TMR was pioneered in 2002 by Dr. Todd Kuiken and Dr. Gregory Dumanian at Northwestern University. The procedure was originally developed to help amputees control their upper limb prosthetics using natural muscle movement. Throughout their research, Drs. Kuiken and Dumanian observed an additional, unexpected benefit of TMR surgery in amputees, namely reduced neuroma and phantom limb pain.1
During a TMR procedure, surgeons reroute amputated nerves by attaching them to other nerves in nearby muscles. Recent studies2,3 have demonstrated that patients who underwent TMR surgeries experienced less pain than patients who received standard treatments for amputated nerves.
The prevalence of post-amputation pain is high, with 74% of patients experiencing painful neuromas and 80% experiencing phantom limb pain following surgery. Some research3 suggests that TMR is most effective when performed preemptively, before nerve pain begins. If you and your physician are planning an amputation, you may want to discuss TMR as an option.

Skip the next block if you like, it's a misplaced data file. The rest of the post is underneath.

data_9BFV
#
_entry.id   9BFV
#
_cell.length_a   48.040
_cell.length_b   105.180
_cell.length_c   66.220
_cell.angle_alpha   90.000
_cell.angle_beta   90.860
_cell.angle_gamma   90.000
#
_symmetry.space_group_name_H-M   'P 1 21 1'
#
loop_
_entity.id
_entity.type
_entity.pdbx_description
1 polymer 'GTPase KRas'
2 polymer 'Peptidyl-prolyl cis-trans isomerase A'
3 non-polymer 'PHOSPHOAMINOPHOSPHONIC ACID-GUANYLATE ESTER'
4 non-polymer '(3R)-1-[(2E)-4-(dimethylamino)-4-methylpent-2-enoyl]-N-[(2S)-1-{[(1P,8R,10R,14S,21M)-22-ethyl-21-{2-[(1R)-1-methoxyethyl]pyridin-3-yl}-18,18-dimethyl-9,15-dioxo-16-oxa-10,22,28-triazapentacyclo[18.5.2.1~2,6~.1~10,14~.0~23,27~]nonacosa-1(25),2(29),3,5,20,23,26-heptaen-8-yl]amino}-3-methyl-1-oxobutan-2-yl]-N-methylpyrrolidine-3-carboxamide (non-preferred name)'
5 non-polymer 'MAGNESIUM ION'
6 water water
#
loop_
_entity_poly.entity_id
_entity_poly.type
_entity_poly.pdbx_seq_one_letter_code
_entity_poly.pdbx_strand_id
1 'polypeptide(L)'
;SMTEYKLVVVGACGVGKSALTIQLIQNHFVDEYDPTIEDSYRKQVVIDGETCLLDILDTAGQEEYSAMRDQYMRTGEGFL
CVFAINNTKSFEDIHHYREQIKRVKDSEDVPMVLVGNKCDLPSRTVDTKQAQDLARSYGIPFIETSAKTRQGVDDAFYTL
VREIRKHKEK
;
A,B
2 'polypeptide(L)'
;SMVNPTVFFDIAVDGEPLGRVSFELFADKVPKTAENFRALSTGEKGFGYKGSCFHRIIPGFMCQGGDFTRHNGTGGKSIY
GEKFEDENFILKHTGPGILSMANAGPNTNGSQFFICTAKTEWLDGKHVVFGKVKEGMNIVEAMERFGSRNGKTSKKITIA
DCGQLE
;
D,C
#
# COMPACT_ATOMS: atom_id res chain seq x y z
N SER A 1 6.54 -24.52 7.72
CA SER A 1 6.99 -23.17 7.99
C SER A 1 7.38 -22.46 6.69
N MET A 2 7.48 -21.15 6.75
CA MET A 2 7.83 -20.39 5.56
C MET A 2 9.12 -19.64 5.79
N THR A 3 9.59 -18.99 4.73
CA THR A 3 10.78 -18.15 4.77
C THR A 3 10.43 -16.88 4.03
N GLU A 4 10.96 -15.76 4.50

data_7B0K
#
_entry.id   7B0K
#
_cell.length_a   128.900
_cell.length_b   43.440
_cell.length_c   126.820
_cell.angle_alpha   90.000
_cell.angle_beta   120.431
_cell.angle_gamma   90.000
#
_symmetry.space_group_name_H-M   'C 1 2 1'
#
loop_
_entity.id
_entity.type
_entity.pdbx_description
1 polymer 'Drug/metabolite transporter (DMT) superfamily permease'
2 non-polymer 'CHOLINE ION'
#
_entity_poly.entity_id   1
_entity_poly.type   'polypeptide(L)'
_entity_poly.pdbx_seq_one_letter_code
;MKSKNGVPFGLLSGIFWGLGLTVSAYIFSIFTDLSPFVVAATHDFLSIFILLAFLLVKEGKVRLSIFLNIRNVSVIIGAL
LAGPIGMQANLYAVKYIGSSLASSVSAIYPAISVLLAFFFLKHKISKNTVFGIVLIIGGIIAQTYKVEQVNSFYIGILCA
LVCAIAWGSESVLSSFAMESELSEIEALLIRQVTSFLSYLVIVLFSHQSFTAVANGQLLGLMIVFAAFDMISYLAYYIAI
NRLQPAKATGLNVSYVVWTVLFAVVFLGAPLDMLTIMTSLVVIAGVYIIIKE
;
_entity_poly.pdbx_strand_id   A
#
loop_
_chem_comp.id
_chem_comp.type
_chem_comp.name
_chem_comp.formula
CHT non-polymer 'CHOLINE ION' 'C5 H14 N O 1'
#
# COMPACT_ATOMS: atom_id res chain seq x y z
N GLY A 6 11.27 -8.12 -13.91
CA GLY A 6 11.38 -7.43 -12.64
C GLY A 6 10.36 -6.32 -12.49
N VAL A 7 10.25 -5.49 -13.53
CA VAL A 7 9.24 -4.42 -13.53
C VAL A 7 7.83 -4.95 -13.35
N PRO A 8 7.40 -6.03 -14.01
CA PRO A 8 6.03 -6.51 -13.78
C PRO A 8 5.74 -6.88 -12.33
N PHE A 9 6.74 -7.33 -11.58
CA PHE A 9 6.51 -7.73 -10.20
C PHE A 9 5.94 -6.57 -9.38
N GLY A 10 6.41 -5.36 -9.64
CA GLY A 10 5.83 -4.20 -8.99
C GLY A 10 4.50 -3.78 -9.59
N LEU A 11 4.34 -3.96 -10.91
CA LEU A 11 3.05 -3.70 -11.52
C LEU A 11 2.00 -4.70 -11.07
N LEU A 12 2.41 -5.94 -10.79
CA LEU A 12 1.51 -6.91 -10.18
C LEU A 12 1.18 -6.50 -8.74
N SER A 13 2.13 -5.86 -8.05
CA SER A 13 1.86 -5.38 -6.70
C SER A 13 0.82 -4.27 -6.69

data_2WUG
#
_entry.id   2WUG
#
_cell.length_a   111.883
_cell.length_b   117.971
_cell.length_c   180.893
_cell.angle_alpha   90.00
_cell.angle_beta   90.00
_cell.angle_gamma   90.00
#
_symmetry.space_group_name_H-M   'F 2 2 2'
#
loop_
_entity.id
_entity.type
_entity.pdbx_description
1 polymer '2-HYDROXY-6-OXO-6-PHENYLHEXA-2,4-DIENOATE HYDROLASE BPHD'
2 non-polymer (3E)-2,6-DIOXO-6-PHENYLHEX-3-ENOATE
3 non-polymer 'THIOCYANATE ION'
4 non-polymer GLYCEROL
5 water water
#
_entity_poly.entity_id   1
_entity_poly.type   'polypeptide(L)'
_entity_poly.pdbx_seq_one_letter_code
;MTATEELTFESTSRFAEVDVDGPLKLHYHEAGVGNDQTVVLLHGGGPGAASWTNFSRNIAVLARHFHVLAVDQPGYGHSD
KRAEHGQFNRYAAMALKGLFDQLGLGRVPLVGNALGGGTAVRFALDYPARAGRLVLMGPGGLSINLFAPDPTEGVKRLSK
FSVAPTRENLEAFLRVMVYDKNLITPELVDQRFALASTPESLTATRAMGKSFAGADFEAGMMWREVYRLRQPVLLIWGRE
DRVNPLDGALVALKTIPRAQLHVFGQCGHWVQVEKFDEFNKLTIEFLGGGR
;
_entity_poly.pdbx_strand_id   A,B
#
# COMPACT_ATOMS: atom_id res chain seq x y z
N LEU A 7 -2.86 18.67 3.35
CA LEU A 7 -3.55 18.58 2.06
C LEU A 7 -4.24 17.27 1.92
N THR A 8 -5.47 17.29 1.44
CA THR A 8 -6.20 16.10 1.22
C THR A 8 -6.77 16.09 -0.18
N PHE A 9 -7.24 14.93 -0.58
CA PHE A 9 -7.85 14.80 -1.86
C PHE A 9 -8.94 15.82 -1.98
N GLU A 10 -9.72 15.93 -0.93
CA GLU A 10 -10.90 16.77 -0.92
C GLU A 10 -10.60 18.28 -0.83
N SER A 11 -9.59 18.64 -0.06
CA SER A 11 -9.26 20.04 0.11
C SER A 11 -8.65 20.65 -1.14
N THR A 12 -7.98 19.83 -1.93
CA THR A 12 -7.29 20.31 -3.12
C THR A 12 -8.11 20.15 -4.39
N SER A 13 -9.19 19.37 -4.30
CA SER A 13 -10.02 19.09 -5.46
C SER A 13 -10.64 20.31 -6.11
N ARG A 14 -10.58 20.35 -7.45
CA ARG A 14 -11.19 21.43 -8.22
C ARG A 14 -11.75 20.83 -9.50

TMR for established nerve pain
TMR is also performed to address pain that has developed from a prior amputation. TMR can be effective even in patients with established nerve pain – as long as 10 years following the initial amputation. 2 If you have already had an amputation and have developed phantom or neuroma pain, you may also benefit from TMR.